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Eugene Weekly : Music : 5.14.09




Twentieth Century Decadence

The spirit of Weill lives on at the Shedd

by Brett Campbell

Of all the great theater music teams the 20th century produced, few if any surpassed the incendiary combination of the great German-born composer Kurt Weill and playwright Bertolt Brecht. The team swaddled Brecht’s fierce, often cynical portraits of decadence, class divisions, corruption and more in tuneful yet piquant sounds concocted by Weill, one of the century’s greatest composers. If all you know is the prettified versions of “Mack the Knife,” check out soprano Siri Vik and pianist Nathalie Fortin’s concert of music from immortal stage works like Threepenny Opera, The Silver Sea, The Lost City of Mahagonny, Happy End and One Touch of Venus at the Shedd on May 21. If you already know more than “Mack,” you’ll be there anyway.

Vagabond Opera

You can hear the spirit of Weill and Brecht’s decadent cabaret songs in the music of Portland’s Vagabond Opera, now embarking on a national tour occasioned by its new CD release. Gypsy neo-cabaret, woozy accordion, swashbuckling horns, cheeky cello, sly Bohemian swagger, belly dancers, tangos, klezmer touches, Ukrainian ballads, opera arias in 11 languages, danceable rhythms from tango to Hot Club of Paris-style swing, strutting brass, costumery, hula hooping fire artists!  — Vagabond Opera is what might have happened if pre-war Western and Eastern European pop had conquered American hipster culture instead of guitar rock. The group’s spectacle can overshadow its members’ classical and even ethnomusicological chops, but a VO show is almost certainly going to be the most fun of that particular evening. And with delightful local tango masters Mood Area 52 opening their May 22 show at the WOW Hall, it’s likely to be the perfect kickoff to summer indulgence.

The next night, more world music-influenced sounds and dance pervade the UO’s Agate Hall (18th & Agate) when the Qadim Ensemble plies its diverse Middle Eastern sounds. The Bay Area-based group combines Eliyahu Sills’s sinuous flute, Rachel Valfer’s vocals and oud (Arabic lute), John Villa and Faisal Zedan’s various drums and percussion in Arabic, Jewish, Turkish Sufi, Hebrew-Yemenite, Armenian, Greek and Moroccan music. Dedicated to harmonizing the cultural influences of a region that’s often in conflict, the members have studied in Israel, Palestine, Syria, North Africa, India, Australia and beyond, and they’ll be joined by guest dancer Elena Villa in what promises to be one of the best world music concerts of the year.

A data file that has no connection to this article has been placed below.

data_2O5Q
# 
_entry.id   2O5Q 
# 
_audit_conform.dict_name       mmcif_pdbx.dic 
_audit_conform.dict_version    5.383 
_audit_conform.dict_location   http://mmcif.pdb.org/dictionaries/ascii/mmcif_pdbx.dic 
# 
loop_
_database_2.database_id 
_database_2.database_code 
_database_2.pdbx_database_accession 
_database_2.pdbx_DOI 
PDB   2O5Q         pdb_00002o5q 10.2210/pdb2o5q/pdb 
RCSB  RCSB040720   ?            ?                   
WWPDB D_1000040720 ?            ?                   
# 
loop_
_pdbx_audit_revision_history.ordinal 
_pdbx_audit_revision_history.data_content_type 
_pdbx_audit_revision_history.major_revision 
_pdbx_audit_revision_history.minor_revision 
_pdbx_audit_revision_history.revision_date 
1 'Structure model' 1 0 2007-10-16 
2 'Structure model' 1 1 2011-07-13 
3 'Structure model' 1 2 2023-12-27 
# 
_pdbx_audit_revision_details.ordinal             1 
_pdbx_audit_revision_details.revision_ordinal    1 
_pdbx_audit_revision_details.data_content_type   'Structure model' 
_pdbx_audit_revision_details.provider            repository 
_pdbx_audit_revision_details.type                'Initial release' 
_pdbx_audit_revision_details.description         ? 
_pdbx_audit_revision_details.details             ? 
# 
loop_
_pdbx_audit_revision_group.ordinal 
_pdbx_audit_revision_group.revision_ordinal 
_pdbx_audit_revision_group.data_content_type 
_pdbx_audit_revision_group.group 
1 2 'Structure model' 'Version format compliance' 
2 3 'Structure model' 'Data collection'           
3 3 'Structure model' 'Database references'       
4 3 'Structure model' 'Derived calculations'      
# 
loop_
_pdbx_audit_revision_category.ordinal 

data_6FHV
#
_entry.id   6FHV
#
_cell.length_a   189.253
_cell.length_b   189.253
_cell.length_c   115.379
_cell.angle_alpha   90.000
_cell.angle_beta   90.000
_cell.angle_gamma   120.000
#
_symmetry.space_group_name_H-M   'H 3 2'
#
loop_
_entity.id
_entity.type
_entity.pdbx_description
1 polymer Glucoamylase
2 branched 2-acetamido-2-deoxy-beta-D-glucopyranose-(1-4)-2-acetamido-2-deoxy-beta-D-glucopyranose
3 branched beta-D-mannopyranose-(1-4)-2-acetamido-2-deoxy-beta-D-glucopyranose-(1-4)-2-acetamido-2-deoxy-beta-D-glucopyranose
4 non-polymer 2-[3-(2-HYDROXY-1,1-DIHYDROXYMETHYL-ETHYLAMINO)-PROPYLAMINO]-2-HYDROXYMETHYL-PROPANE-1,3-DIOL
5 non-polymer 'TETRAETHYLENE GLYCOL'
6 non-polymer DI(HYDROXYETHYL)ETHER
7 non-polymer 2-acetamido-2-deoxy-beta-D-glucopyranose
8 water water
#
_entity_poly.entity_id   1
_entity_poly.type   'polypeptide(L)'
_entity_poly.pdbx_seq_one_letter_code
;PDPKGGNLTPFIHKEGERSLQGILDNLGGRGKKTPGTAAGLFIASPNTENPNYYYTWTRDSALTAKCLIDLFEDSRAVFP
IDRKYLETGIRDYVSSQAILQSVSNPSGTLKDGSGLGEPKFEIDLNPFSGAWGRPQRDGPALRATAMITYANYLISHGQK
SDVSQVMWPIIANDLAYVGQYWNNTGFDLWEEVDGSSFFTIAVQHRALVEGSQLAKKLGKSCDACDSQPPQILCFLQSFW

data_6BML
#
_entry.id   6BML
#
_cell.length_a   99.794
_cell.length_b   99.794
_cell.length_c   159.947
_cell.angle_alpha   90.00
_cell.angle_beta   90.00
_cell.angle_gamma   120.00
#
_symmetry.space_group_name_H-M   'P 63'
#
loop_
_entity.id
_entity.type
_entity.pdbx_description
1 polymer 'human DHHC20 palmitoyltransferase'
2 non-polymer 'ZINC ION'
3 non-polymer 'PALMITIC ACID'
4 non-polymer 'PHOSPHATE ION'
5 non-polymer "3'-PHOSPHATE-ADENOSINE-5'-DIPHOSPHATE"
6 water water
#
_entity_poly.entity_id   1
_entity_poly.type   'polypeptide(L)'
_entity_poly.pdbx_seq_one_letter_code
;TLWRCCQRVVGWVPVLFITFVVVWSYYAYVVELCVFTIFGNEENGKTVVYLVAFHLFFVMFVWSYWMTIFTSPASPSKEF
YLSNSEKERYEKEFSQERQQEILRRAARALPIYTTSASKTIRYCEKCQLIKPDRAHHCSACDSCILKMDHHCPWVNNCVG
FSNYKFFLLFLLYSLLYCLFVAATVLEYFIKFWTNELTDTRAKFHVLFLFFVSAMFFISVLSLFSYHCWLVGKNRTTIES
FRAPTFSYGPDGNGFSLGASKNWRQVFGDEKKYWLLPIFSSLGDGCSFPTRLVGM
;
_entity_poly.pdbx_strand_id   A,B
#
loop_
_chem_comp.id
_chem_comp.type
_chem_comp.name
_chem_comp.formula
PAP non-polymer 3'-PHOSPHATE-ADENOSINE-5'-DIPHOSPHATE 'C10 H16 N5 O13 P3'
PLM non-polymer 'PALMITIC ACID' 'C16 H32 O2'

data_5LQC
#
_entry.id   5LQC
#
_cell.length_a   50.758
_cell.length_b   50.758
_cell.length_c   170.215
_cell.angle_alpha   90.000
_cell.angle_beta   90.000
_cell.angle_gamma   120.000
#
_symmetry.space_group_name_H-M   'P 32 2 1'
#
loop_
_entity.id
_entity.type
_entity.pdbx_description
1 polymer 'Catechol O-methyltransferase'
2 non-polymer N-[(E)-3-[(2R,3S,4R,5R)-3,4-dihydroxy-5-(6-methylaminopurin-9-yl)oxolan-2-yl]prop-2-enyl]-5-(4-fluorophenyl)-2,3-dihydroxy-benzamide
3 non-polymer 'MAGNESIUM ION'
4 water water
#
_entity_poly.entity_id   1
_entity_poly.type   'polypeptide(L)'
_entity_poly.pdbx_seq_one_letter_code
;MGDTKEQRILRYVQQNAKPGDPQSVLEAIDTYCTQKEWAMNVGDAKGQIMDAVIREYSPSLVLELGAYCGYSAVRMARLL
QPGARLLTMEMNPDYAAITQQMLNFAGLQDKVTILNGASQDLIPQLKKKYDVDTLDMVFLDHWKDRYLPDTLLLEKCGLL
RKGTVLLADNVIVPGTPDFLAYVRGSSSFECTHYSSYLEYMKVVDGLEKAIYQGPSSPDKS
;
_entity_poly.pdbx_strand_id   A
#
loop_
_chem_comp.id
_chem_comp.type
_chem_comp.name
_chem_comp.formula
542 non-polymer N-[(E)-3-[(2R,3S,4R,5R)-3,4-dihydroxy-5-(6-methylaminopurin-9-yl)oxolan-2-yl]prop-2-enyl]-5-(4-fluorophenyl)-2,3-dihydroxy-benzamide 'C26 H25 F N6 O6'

African sounds collide with jazz and funk in the danceable groove of NOMO, who plays the WOW Hall on May 21. Wielding a battery of homemade percussion based on instruments from around the globe, as well as synths, electric mbira and a powerful horn section, the Detroit/Chicago-based sextet appeals to jazz and world music fans alike, and makes the fusion sound so cohesive that it all feels like a natural, even inevitable blend.

World music fans may also want to check out visiting prof Steven Feld, a renowned ethnomusicologist who’s presenting a tri-logy of films about jazz and other music in Ghana May 18-20 at the UO’s McKenzie Hall. He’s also giving talks about subjects including, on May 22, Brian Eno and David Byrne’s landmark album My Life in the Bush of Ghosts.

Some fine homegrown jazz is brewing at local clubs. On May 20, recent UO grad Hashem Assadullahi leads his own quintet at  Sam Bond’s, then joins fellow former UO colleague Doug Detrick in his quintet in an excellent double bill. And on May 15, trumpeter Josh Deutsch leads a strong quartet featuring Portland piano master Randy Porter, bassist Sam Howard and Jason Palmer at Jo Federigo’s. They’ll survey the work of some of jazz’s greatest composers — Bill Evans, Billy Strayhorn and Kenny Wheeler — plus play original tributes to that trinity. 

The UO has some attractive classical shows remaining this month at Beall Hall: Mozart’s divine Sinfonia Concertante (featuring faculty soloists violinist Fritz Gearhart and violist Leslie Straka) plus Mahler’s first symphony at the University Symphony’s May 17 concert; some fine contemporary music from the school’s top concert bands, the Oregon Wind Ensemble and Symphonic Band on May 21, featuring the premiere of UO percussion prof Sean Wagoner’s didgeridu concerto, and more.